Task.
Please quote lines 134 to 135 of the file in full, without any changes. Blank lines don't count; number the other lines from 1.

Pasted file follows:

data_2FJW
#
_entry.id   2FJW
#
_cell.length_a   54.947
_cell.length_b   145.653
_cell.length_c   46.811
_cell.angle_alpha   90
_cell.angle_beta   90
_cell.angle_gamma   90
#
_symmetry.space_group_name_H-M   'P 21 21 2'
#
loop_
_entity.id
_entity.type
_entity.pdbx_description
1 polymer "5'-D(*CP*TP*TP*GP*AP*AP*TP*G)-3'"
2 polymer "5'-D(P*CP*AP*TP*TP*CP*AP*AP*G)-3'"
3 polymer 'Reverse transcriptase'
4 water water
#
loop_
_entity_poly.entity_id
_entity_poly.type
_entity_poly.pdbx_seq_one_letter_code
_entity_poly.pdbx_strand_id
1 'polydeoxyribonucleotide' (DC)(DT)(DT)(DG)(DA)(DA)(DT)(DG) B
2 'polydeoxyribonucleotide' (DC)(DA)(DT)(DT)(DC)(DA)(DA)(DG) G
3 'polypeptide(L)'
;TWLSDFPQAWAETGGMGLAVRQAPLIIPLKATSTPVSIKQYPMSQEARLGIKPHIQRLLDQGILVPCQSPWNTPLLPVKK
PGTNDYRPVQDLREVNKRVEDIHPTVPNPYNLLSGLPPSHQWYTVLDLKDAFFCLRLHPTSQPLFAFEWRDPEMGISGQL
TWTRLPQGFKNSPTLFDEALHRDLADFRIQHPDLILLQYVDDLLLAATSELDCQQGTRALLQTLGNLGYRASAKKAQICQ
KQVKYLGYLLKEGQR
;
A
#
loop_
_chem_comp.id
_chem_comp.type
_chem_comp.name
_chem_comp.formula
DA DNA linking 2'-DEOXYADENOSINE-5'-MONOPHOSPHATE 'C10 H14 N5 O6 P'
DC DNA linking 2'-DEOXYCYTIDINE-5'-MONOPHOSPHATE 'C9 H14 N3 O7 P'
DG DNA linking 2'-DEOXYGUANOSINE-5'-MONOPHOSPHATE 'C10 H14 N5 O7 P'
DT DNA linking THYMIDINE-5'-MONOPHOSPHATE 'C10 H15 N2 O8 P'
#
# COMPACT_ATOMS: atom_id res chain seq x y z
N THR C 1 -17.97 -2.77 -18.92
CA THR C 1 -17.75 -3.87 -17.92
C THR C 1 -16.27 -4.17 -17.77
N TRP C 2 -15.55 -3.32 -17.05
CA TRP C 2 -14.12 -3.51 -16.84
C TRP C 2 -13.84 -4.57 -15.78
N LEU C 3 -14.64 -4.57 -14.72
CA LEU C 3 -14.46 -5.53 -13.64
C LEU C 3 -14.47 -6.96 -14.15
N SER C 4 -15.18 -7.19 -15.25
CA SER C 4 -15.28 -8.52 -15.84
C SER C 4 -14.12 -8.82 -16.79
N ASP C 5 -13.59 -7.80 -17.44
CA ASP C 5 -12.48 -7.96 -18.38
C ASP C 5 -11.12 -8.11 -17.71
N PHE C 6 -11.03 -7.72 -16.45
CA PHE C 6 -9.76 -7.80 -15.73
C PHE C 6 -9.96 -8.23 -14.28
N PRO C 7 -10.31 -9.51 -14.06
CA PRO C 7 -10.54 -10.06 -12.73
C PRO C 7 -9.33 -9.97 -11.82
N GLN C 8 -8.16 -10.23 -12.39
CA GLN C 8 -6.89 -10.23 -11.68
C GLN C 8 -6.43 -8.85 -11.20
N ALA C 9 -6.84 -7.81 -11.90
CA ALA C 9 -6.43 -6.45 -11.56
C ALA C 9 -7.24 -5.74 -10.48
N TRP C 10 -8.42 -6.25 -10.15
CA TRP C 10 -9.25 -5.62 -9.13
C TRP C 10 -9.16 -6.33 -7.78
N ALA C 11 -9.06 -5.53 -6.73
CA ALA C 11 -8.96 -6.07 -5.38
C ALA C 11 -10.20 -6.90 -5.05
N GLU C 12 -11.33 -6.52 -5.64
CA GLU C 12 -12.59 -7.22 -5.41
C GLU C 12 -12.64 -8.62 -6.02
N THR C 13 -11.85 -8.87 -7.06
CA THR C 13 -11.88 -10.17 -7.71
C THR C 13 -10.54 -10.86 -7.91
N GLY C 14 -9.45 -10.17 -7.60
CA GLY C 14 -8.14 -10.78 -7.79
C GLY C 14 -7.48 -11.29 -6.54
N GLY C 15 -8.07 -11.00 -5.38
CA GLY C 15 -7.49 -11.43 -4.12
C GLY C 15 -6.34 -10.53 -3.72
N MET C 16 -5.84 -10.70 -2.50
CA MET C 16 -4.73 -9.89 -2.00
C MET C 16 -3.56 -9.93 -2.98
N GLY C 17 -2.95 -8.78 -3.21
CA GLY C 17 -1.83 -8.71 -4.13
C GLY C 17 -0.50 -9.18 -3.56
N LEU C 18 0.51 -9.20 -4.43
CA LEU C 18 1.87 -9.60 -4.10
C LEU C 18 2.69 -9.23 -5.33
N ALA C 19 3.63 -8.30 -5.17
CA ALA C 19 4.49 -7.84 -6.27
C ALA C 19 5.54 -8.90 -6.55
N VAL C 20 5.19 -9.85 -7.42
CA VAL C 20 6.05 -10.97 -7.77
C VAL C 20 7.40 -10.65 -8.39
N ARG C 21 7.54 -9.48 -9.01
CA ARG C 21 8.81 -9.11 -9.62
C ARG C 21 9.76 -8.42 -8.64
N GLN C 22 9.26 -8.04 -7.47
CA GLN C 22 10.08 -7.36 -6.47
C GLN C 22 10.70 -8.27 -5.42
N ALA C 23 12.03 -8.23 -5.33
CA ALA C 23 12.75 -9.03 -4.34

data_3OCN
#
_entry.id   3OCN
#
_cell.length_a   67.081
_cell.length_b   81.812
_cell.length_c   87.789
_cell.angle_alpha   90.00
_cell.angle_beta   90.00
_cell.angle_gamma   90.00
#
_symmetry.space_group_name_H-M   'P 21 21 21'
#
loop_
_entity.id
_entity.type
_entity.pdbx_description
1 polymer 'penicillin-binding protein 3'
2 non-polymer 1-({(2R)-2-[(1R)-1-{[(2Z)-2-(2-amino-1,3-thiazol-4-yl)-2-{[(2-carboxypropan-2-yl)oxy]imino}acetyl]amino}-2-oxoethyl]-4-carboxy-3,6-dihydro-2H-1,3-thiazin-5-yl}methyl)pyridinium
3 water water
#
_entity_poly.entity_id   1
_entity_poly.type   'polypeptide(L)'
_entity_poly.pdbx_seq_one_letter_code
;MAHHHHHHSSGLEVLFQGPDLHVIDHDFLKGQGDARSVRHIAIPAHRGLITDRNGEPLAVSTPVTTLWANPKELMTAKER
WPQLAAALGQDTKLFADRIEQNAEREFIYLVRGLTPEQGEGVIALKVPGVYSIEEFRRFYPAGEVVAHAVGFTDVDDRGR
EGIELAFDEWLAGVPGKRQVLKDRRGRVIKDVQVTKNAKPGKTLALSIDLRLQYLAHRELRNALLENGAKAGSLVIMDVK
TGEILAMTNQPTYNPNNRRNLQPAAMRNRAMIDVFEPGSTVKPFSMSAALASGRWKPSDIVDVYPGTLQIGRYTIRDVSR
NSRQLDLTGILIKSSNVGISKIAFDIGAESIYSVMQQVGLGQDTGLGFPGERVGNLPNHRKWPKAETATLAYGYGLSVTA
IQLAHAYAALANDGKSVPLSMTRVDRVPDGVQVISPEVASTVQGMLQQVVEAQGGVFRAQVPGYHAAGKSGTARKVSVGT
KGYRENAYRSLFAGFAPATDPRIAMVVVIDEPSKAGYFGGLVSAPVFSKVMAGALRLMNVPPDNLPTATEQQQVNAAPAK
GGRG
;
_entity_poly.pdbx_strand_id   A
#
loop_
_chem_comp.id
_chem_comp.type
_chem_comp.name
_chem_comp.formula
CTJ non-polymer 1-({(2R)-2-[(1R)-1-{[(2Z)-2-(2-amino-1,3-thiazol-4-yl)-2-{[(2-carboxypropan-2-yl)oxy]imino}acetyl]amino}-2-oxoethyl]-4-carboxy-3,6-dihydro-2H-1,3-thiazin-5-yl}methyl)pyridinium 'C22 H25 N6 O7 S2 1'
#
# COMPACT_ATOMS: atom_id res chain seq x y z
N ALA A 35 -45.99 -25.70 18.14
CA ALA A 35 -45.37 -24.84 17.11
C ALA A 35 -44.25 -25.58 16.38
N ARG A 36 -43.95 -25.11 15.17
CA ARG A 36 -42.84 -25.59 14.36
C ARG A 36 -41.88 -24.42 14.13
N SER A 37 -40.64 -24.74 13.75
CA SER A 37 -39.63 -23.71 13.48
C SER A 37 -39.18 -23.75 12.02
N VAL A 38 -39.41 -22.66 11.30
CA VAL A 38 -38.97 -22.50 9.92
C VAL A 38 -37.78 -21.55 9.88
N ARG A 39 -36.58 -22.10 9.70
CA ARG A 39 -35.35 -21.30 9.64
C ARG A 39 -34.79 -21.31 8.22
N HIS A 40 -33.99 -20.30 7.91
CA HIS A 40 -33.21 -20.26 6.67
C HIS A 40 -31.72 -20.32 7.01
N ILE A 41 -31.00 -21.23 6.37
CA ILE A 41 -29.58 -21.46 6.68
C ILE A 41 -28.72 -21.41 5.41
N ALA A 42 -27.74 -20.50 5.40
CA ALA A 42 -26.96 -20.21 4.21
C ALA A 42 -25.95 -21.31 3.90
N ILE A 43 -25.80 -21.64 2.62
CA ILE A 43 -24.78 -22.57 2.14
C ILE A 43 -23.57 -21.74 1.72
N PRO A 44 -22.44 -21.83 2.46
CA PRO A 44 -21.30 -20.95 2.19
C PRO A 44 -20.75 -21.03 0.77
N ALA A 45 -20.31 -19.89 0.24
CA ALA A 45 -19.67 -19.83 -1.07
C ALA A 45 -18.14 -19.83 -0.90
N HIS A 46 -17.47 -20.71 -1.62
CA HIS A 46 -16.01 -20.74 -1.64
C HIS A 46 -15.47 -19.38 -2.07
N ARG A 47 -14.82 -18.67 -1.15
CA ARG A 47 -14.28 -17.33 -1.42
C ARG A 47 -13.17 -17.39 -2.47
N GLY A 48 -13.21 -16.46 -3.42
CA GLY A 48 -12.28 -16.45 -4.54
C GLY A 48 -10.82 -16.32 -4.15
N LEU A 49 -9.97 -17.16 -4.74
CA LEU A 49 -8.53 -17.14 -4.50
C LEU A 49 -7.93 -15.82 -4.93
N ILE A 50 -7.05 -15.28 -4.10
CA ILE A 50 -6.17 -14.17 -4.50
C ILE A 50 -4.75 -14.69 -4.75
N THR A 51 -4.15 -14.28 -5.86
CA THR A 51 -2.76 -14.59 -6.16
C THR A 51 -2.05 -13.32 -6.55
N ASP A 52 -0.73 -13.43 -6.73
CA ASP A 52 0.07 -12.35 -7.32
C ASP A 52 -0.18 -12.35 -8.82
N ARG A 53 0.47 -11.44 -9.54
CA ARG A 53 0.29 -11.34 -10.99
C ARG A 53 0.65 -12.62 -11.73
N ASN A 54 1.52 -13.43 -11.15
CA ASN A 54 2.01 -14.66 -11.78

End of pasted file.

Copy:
1 polymer 'penicillin-binding protein 3'
2 non-polymer 1-({(2R)-2-[(1R)-1-{[(2Z)-2-(2-amino-1,3-thiazol-4-yl)-2-{[(2-carboxypropan-2-yl)oxy]imino}acetyl]amino}-2-oxoethyl]-4-carboxy-3,6-dihydro-2H-1,3-thiazin-5-yl}methyl)pyridinium